If there was any question heading into October about what the predominant economic/market theme was, it was clearly affirmed by the end of the month.
Inflation has been a hot topic ever since the global economy began to reopen earlier this year, fueled by pent-up consumer demand and trillions of dollars of fiscal and monetary stimulus. Up until this point, the position of the Fed has been that any rise in consumer prices would mostly likely be transitory and, therefore, not require an immediate policy reaction from the FOMC.
Inflation became the clear and predominant economic theme in October amid stubborn supply chain issues and emerging wage pressures.
Fixed income markets are now pricing a much more aggressive Fed rate hike schedule for 2022-2023, including two 25-basis-point hikes next year.
Bond markets have put global central bank leaders in a difficult position, and future communication by monetary policymakers will be even more closely scrutinized.
The bond market, in general, extended credibility to the Fed’s stance, even as multi-decade high core inflation readings emerged starting in April. Following the initial Treasury curve steepening of the first quarter, Treasury yields traded in a relatively tight range, and market inflation expectations, as measured by TIPS break-even yields, actually subsided beginning in mid-May after the release of the April CPI report.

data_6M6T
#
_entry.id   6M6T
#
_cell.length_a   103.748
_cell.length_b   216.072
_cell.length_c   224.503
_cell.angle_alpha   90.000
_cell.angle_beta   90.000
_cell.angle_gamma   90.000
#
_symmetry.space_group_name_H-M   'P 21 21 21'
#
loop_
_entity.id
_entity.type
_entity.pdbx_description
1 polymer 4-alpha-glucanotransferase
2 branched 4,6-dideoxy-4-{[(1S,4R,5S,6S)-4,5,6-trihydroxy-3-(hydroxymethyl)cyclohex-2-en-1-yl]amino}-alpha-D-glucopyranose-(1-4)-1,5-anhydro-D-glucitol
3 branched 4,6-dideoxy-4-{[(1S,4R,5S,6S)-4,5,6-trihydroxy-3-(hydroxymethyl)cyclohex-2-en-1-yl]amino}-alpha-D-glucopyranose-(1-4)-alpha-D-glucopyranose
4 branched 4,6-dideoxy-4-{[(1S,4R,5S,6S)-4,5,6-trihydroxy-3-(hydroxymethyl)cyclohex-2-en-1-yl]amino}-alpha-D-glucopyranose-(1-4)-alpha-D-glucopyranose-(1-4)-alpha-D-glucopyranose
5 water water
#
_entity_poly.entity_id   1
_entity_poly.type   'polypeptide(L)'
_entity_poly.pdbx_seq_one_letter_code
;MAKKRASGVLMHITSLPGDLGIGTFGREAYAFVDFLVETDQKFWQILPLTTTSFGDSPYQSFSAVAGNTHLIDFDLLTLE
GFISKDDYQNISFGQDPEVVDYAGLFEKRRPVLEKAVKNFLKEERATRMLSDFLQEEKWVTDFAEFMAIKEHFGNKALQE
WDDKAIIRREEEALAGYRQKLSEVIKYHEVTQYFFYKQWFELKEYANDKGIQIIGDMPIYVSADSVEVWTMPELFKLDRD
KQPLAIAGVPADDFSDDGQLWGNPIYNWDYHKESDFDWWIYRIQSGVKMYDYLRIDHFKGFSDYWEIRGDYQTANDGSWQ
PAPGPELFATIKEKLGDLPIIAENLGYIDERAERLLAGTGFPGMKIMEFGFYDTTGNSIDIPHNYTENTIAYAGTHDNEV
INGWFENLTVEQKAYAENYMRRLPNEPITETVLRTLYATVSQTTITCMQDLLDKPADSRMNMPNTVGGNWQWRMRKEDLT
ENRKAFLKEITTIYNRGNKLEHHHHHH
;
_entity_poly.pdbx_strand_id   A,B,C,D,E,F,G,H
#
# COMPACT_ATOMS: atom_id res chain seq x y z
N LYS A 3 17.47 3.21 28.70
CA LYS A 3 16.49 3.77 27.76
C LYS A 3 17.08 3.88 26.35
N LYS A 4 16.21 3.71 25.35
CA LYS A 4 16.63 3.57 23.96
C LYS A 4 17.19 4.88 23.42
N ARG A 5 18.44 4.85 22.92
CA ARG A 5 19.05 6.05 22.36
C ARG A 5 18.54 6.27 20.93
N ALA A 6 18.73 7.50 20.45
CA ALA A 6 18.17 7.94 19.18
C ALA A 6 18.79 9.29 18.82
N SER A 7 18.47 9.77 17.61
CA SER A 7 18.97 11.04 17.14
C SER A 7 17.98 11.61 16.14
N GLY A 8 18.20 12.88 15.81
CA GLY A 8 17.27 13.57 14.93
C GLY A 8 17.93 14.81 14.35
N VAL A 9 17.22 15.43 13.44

As the summer rolled on, concerns over growing global supply chain issues moved to the forefront of the news cycle. At the same time, the labor market continued to tighten, fueling wage inflation worries.
September policy meetings by the Fed, European Central Bank (ECB), and Bank of England (BoE) were all generally perceived as more hawkish, which fueled an upward shift in Treasury yields across the curve. This rise in Treasury yields coincided with a repricing of short-term rates in anticipation of the Fed having to act sooner on rate hikes to combat inflation.
This market commentary is provided by ALM First Financial Advisors, LLC, the investment advisor for Trust for Credit Unions. Visit trustcu.com to read about the latest economic data and overall market trends.